Friday, October 23, 2009

On Feeling Blue Writing the Sad Bits.

I'm not myself. I produced only a couple of thousand words this week, and then reached a point in the book where I needed to step back and forget about it for a while - at least, this is what I told myself. I'm about to enter a harrowing section, fraught with distress, sadness and an unhealthy chunk of depression - for the main character, that is, not for me, I thought. And guess what? I haven't stepped away from it at all. I've simply taken on her mood, and I'm now feeling quite down.

Once I face it, push through the difficult stuff, I'll be fine. This means I should just get on with it, doesn't it?  But I can't. Perhaps, like an actor preparing for a dark scene, I'm carrying the situation around with me, letting it bubble away, until I'm ready. But if I stay blue like this for too long, perhaps I won't want to go back to it. It's one thing to have a reason to be miserable, quite another to write yourself into it.

It's times like this I wish I was writing humor.  The next book, for sure.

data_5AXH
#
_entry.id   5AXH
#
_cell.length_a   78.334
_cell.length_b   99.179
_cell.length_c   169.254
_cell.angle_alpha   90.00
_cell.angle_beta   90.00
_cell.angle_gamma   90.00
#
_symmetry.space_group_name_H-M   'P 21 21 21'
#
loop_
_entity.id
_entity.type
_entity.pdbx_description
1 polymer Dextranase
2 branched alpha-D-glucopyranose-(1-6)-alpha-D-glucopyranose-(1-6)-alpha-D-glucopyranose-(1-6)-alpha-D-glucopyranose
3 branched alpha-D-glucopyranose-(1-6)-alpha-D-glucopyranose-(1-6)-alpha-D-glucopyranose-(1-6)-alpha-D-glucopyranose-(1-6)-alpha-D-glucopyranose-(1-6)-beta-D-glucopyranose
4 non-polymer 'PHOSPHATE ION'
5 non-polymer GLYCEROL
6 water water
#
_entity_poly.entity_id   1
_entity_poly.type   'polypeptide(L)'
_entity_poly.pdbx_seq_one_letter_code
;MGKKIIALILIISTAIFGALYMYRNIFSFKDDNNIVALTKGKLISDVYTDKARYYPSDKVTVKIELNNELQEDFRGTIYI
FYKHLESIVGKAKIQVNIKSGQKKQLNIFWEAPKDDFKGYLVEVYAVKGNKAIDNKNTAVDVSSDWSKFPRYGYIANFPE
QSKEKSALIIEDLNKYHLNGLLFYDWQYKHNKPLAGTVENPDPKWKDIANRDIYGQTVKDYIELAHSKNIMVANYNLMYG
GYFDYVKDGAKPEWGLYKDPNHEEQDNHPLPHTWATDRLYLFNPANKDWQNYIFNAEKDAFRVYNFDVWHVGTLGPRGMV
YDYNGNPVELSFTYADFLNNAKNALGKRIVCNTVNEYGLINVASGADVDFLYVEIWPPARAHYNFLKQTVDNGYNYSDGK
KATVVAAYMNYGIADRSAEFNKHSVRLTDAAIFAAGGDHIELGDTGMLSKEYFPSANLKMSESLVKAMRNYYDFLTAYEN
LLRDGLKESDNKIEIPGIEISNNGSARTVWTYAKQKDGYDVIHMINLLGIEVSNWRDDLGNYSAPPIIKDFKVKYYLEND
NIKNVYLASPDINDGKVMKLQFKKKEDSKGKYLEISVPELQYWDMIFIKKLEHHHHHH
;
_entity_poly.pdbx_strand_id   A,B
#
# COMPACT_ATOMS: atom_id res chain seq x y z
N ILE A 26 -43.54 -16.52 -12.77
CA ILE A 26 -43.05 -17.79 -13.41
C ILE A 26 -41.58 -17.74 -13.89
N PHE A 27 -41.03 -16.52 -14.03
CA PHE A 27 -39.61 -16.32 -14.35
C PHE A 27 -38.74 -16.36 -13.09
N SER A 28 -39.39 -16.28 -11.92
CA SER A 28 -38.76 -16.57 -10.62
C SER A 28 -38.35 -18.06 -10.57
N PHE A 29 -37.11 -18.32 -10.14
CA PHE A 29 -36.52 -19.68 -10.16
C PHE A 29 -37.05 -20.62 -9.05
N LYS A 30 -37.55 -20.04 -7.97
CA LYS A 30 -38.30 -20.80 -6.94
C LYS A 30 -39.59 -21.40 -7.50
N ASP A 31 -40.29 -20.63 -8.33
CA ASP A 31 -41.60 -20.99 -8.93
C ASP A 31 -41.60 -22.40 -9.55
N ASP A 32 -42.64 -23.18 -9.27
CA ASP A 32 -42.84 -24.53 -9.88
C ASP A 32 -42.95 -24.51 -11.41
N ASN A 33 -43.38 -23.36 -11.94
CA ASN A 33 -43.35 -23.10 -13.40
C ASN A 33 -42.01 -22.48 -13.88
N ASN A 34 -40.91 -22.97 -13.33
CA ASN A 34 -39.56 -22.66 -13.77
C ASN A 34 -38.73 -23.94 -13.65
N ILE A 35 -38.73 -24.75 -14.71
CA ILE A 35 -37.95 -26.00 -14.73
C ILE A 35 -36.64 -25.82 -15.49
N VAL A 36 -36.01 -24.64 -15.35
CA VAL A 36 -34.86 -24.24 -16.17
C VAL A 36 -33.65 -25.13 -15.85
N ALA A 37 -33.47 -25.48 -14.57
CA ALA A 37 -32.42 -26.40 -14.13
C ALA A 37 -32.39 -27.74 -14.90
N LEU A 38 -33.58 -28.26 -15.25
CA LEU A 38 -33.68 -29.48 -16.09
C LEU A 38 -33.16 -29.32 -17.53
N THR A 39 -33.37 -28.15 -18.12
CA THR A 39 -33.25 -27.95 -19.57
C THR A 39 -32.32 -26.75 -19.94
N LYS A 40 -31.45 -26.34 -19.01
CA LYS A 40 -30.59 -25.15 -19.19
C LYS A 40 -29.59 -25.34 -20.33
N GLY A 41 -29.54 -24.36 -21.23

Coincidental to my posting last week on feeling that our writing is underappreciated by most non-writers, I came across a perfect article on the subject by novelist, Emma Darwin. I've added the link to her blog, This Itch of Writing, because I think you'll enjoy it. I particularly love one of the comments left: Margaret Atwood is said to have been at a party once, and met a neurosurgeon. He said to her, 'When I retire, I'm going to write a novel,' to which she replied, 'When I retire, I'm going to become a brain surgeon.'

Of course, only Ms Atwood would have the aplomb to get away with that.
Well, that's it, guys. No point in going on. (With the post, I mean.)

I usually like to leave you, I hope, reasonably bright and cheerful in anticipation of the weekend.  It's a struggle today, but this image of the weird and whacky Edna is somewhat pertinent to how I'm feeling. My hair is particularly dry and unresponsive, which always affects my mood; my expression is a bit wild-eyed and desperate; and my nose is certainly out of joint. 

(This use of Edna is courtesy of artist Debra, from Monnie Bean Folk Art at Etsy.)

Dear Edna, you really do help. I think I'll bring you back here from time to time. I'm not always in a Boadicea mood. Wait a minute...sneezing, irritable and tired...perhaps I'm just getting a cold.
Have a good weekend. Stay warm and dry. Only a week to Halloween!


Belle said...

I've never had the blues while writing, but I've felt the tug of sadness. It sounds like you know your character deeply - that can only be a good thing, right? Loved that quote!

Melissa Marsh said...

Hope that you are not getting a cold. I just got over one and it was horrid.

Fran said...

Turns out it's just Life Blues, I think. No cold. Bought Scotch. Feel better.